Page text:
The Crested Butte Film Festival brings in documentaries and narrative films from around the world—right next to your favorite mountain biking trails.
The Crested Butte Film Festival brings in documentaries and narrative films from around the world—right next to your favorite mountain biking trails. (Photo: Crested Butte Film Festival)

The Only Things You Should Read, Watch, and Do This Week: Sep 26

The books, movies, music, podcasts, and other happenings on our radar


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It's only the second official day of fall, but we are 100 percent ready for leaf peeping—while squeezing in as much time for summer sports as possible before ski season hits. That's why we're excited about next week's culture gathering, the Crested Butte Film Festival: art house films and shorts from our favorite adventure filmmakers, the charm and singletrack of Crested Butte, plus neighbor and 2016 Best Town Gunnison…  it's like we formulated the perfect early-autumn weekend. Thank us later.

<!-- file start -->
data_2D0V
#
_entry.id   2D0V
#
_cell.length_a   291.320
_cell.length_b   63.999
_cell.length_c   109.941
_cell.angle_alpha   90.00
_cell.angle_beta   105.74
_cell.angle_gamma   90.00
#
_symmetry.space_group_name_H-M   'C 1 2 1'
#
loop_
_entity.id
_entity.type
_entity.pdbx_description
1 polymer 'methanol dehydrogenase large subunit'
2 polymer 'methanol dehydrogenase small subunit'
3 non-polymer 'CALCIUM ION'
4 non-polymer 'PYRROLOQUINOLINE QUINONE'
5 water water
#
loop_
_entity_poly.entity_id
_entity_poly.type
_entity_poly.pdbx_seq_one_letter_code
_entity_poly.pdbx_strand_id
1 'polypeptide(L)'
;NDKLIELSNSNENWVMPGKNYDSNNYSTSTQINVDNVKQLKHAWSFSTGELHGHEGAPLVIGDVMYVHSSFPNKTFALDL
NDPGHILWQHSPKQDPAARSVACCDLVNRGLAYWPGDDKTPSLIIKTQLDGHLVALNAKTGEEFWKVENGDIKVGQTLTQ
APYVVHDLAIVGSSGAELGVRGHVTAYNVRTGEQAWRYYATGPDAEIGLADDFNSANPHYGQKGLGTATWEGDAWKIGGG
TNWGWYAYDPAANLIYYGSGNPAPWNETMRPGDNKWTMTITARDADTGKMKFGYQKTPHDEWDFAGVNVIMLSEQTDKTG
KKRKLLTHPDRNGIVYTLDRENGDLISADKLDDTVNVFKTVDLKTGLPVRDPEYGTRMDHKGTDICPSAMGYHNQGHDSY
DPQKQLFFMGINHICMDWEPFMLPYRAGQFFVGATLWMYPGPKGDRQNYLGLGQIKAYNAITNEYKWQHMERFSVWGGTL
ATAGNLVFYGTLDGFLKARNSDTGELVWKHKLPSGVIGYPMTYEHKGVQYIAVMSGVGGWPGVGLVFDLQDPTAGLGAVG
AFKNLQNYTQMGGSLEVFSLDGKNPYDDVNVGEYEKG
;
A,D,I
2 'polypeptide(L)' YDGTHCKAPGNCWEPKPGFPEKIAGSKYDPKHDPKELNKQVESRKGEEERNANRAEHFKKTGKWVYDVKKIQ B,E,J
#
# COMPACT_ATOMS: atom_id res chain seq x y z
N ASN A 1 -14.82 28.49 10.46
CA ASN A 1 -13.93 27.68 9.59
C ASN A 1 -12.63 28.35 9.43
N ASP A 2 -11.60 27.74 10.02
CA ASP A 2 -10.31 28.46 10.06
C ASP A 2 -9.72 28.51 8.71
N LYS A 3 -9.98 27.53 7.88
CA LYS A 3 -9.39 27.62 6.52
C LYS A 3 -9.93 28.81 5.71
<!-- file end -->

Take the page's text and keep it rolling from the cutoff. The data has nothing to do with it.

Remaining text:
Crested Butte Film Festival (September 29-October 2)

You love Crested Butte for the mountain biking and skiing, and now you have one more excuse to plan a quick escape to the mountain town. Next weekend marks the sixth annual Crested Butte Film Festival, which features about 100 documentaries and narrative films, both feature-length and short, right as the aspens begin to change color.

When we called up Michael Brody, who co-founded the event with his wife Jennifer Brody in 2011, he was grilling on the porch in the midst of a freak snow flurry. Don't worry, next weekend Crested Butte will be back to fine fall weather—and Brody gave us several other reasons to put the fest on your calendar.